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Cost-average Effect All-in Strategy Beats Salami Tactics

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Should you invest a large amount of money at once or should you gradually enter the market? It is one of the most debated about questions among investors. A data analysis shows that those who speculate on the so-called cost-average effect and invest in slices usually perform worse than an all-in strategy. So now it happened. You just received a lot of money. Perhaps a relative died and left you a fortune. Maybe you sold your business. Maybe you won the lottery. Regardless of how you got the money you’re sitting on, now you’re going to ask yourself:

Should I invest this capital immediately or should I invest gradually?

Investors often ask this question. I understand the fear they are about to invest their money. Much is at stake. Hundreds of thousands, maybe millions of dollars. What if the market crashes right after investing? Wouldn’t it be better to invest gradually in order to benefit from the so-called cost average effect, also known as dollar cost averaging or average cost effect, and to avoid an unfortunate entry point? Statistically, the answer is no. In a study from 2012 shows that, 66 percent of the time it was better to invest the money immediately than to spread the sum over 12 months and gradually buy into the capital market. No advantageous cost-average effect in rising markets. Because of this positive long-term trend, the cost average investor typically buys at higher average prices than the instant investor. In addition, it is difficult to stick to this strategy in the rare cases in which the cost-average effect is beneficial. Because it is only superior to a one-off investment in falling markets. In times when it is most agonizing for investors to stick to their investment plan.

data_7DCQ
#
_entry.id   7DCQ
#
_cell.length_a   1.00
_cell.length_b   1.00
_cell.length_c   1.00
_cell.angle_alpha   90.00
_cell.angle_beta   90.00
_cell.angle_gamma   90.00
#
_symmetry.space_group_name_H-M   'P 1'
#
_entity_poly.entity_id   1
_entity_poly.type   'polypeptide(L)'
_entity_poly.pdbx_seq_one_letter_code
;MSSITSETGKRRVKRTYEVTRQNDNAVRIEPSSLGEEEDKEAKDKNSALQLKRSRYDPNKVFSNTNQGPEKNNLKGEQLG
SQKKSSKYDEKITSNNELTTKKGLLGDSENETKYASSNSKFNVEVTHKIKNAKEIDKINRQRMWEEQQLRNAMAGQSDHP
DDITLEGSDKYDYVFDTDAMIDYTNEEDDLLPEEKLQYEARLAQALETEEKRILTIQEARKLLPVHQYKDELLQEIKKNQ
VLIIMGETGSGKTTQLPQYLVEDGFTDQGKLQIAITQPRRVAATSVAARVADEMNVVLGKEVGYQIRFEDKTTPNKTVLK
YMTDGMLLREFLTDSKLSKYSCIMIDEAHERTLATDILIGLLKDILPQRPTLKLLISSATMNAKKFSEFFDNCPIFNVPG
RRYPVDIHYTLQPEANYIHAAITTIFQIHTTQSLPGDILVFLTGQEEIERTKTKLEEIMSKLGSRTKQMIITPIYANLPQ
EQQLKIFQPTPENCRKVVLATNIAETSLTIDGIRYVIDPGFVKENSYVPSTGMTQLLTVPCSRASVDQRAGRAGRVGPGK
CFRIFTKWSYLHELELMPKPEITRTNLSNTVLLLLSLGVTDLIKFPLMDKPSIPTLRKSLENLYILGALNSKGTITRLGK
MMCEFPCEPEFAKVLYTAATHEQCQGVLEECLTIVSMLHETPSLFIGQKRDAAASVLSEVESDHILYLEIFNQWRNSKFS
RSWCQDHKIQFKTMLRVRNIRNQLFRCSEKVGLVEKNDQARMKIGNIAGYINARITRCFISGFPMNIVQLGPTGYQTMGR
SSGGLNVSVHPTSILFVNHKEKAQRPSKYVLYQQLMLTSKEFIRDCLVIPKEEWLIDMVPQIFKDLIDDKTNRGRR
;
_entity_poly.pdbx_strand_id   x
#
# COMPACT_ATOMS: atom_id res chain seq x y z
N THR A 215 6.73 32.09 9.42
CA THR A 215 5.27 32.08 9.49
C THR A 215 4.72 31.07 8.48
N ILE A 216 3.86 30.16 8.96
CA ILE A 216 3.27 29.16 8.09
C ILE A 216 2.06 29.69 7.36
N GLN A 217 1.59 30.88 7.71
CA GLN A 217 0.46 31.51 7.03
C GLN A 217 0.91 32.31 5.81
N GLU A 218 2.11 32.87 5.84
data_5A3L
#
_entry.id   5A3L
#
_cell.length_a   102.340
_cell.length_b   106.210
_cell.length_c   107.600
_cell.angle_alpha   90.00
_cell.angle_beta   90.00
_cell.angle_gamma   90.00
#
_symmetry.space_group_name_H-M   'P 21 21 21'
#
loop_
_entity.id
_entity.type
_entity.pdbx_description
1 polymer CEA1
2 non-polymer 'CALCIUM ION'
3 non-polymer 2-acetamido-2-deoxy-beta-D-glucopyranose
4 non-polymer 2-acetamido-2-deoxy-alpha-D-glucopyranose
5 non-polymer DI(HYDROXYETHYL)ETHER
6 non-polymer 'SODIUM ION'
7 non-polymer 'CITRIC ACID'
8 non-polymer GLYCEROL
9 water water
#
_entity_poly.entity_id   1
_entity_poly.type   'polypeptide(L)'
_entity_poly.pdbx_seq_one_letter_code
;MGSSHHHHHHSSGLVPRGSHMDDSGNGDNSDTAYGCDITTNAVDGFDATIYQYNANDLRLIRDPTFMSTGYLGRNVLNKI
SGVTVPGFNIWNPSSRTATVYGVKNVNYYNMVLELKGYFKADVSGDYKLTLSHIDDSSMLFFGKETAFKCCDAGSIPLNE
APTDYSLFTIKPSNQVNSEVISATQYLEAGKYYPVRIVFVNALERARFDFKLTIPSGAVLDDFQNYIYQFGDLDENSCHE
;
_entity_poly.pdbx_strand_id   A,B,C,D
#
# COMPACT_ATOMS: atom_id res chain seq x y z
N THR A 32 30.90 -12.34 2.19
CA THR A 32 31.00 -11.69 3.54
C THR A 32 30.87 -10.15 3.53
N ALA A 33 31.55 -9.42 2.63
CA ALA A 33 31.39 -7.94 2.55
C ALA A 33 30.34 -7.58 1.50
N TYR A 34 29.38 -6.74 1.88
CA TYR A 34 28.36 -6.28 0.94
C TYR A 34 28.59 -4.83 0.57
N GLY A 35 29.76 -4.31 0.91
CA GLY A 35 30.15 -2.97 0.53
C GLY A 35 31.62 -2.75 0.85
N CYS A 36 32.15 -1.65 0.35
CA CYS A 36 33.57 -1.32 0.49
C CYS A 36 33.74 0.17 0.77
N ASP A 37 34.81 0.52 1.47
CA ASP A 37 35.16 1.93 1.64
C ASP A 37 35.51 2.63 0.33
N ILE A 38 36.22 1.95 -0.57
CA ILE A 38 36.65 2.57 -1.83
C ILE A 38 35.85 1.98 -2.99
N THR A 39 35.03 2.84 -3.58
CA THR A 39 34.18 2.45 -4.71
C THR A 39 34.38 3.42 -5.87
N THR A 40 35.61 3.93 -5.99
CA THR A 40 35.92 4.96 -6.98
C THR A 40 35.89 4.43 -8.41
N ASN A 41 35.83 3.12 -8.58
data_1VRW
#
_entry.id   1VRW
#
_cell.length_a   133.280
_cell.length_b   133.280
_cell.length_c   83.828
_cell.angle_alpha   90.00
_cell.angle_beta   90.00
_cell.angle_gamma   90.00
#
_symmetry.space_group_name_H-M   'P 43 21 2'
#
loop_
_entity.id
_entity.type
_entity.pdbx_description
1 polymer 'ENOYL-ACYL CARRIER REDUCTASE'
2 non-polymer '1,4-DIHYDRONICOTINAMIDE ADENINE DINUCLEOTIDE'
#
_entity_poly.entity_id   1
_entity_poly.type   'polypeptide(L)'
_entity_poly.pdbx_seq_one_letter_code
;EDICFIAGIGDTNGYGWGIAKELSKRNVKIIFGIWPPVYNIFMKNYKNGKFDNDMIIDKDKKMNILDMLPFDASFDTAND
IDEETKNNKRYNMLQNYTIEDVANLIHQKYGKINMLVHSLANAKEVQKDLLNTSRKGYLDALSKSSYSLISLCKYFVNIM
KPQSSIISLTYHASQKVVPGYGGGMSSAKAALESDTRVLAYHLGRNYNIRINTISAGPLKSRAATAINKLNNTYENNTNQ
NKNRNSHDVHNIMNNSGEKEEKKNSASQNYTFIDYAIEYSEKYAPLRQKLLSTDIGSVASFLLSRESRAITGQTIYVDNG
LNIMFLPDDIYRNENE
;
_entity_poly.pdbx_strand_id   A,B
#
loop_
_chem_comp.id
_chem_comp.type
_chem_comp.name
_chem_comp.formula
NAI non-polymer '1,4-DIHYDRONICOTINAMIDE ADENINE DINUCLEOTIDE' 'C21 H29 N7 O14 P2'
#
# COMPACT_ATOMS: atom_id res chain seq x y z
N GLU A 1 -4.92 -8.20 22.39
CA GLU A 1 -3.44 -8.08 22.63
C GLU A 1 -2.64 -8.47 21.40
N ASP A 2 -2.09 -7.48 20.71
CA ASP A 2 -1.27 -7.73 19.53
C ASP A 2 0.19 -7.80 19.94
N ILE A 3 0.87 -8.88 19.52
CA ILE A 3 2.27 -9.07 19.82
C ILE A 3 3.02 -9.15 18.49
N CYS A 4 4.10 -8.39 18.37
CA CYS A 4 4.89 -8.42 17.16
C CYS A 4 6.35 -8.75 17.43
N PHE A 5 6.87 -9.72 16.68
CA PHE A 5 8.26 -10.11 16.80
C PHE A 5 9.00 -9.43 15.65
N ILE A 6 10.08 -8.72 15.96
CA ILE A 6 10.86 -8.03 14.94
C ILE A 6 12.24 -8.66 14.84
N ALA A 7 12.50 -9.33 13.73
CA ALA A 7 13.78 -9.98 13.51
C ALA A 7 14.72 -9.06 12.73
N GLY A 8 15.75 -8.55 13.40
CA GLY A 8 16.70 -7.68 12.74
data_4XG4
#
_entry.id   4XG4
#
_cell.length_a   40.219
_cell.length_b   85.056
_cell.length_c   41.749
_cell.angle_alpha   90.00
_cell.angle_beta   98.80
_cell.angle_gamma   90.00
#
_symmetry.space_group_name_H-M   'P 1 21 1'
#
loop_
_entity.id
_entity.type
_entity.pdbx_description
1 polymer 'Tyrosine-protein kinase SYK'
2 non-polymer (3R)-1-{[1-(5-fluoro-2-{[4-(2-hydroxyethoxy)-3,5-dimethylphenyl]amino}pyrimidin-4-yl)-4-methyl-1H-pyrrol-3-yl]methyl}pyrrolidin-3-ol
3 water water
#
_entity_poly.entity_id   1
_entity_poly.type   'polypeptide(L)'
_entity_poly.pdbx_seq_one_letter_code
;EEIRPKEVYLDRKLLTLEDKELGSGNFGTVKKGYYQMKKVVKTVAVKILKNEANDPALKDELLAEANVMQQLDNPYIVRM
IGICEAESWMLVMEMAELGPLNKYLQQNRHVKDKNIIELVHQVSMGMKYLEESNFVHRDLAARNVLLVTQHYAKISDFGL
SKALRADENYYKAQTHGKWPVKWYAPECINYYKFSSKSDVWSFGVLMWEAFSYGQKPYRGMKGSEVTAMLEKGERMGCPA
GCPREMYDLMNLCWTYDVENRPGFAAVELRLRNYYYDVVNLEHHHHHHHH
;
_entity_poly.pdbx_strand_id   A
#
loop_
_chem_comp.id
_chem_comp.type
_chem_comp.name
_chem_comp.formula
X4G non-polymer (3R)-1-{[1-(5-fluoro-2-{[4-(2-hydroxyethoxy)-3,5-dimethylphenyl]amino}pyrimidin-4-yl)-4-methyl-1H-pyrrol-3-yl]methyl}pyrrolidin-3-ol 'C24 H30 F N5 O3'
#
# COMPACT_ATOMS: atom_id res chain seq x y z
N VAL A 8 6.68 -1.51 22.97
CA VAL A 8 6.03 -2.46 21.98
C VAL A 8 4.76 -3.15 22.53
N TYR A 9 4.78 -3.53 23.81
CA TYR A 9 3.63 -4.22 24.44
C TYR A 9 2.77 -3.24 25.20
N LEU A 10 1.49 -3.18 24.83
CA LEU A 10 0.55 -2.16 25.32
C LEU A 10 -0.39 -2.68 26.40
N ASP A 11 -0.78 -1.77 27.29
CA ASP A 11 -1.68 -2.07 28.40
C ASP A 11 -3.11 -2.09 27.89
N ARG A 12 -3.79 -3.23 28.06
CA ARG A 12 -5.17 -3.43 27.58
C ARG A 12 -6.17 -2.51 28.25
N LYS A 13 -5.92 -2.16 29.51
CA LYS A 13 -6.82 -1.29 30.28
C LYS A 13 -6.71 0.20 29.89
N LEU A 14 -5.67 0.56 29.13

Cost-average effect versus one-off investment

In order to compare an immediate one-time investment with the cost-average effect, I examine the returns that a one-time investment and a cost-average strategy achieve in the same “purchase period”. By the purchase period I mean the period in which you invest the same amount every month until your capital is fully invested. For example, you can spread your investments over six months, twelve months or longer periods. At the end of the purchase period, the strategy that achieved a higher return has won.

Why? Once the cost average strategy is fully invested, all subsequent returns of the two strategies will be identical. So if the salami tactic has achieved 10 percent more returns over twelve months than the one-off investment, this lead will remain in the future.

Time in the market beats timing the market

Think about how groundbreaking this is. In the last 60 years, the chance was only 50:50 that you would do better with a cost-average strategy over 24 months in a portfolio of 100 percent stocks than with an immediate one-off investment in a portfolio that only consists of safe government bonds. Of course the example is pretty absurd. No investor who ultimately wants a pure equity portfolio would start with an investment in 100 percent government bonds. But the example shows that even if you had done something so illogical, you would have been similar to a pure equity strategy that relies on the cost-average effect.

Hello, I have been working as an investment consultant and author for more than 20 years. I love what I do and I have enriched everyone around me. A lot of money is not important, the main thing is how you use the money.

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